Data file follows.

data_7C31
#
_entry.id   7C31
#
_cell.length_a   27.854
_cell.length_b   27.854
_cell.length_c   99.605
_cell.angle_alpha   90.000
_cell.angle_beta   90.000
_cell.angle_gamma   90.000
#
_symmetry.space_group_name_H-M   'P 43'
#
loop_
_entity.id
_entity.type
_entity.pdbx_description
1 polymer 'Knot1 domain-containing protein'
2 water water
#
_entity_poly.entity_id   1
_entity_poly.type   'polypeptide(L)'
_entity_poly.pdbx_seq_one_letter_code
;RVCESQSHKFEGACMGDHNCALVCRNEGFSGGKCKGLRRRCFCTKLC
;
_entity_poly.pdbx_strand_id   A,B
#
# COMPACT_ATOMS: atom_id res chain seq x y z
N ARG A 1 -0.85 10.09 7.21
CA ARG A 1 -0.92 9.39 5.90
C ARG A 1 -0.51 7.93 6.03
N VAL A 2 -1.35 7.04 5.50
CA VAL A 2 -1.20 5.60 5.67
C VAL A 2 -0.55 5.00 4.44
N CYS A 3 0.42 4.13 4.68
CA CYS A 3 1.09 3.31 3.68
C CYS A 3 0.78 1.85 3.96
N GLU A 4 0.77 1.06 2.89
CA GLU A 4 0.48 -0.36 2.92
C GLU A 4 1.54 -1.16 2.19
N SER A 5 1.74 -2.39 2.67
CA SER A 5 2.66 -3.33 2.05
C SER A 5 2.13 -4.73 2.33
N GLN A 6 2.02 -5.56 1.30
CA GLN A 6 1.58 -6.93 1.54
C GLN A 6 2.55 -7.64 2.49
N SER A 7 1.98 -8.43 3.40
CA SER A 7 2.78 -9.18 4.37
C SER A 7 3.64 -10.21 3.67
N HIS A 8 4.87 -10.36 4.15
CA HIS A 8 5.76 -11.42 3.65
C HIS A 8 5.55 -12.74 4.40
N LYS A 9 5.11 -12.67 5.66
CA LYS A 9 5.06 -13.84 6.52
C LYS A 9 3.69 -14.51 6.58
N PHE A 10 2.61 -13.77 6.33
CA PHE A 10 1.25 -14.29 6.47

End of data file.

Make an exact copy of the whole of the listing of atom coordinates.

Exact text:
data_7C31
#
_entry.id   7C31
#
_cell.length_a   27.854
_cell.length_b   27.854
_cell.length_c   99.605
_cell.angle_alpha   90.000
_cell.angle_beta   90.000
_cell.angle_gamma   90.000
#
_symmetry.space_group_name_H-M   'P 43'
#
loop_
_entity.id
_entity.type
_entity.pdbx_description
1 polymer 'Knot1 domain-containing protein'
2 water water
#
_entity_poly.entity_id   1
_entity_poly.type   'polypeptide(L)'
_entity_poly.pdbx_seq_one_letter_code
;RVCESQSHKFEGACMGDHNCALVCRNEGFSGGKCKGLRRRCFCTKLC
;
_entity_poly.pdbx_strand_id   A,B
#
# COMPACT_ATOMS: atom_id res chain seq x y z
N ARG A 1 -0.85 10.09 7.21
CA ARG A 1 -0.92 9.39 5.90
C ARG A 1 -0.51 7.93 6.03
N VAL A 2 -1.35 7.04 5.50
CA VAL A 2 -1.20 5.60 5.67
C VAL A 2 -0.55 5.00 4.44
N CYS A 3 0.42 4.13 4.68
CA CYS A 3 1.09 3.31 3.68
C CYS A 3 0.78 1.85 3.96
N GLU A 4 0.77 1.06 2.89
CA GLU A 4 0.48 -0.36 2.92
C GLU A 4 1.54 -1.16 2.19
N SER A 5 1.74 -2.39 2.67
CA SER A 5 2.66 -3.33 2.05
C SER A 5 2.13 -4.73 2.33
N GLN A 6 2.02 -5.56 1.30
CA GLN A 6 1.58 -6.93 1.54
C GLN A 6 2.55 -7.64 2.49
N SER A 7 1.98 -8.43 3.40
CA SER A 7 2.78 -9.18 4.37
C SER A 7 3.64 -10.21 3.67
N HIS A 8 4.87 -10.36 4.15
CA HIS A 8 5.76 -11.42 3.65
C HIS A 8 5.55 -12.74 4.40
N LYS A 9 5.11 -12.67 5.66
CA LYS A 9 5.06 -13.84 6.52
C LYS A 9 3.69 -14.51 6.58
N PHE A 10 2.61 -13.77 6.33
CA PHE A 10 1.25 -14.29 6.47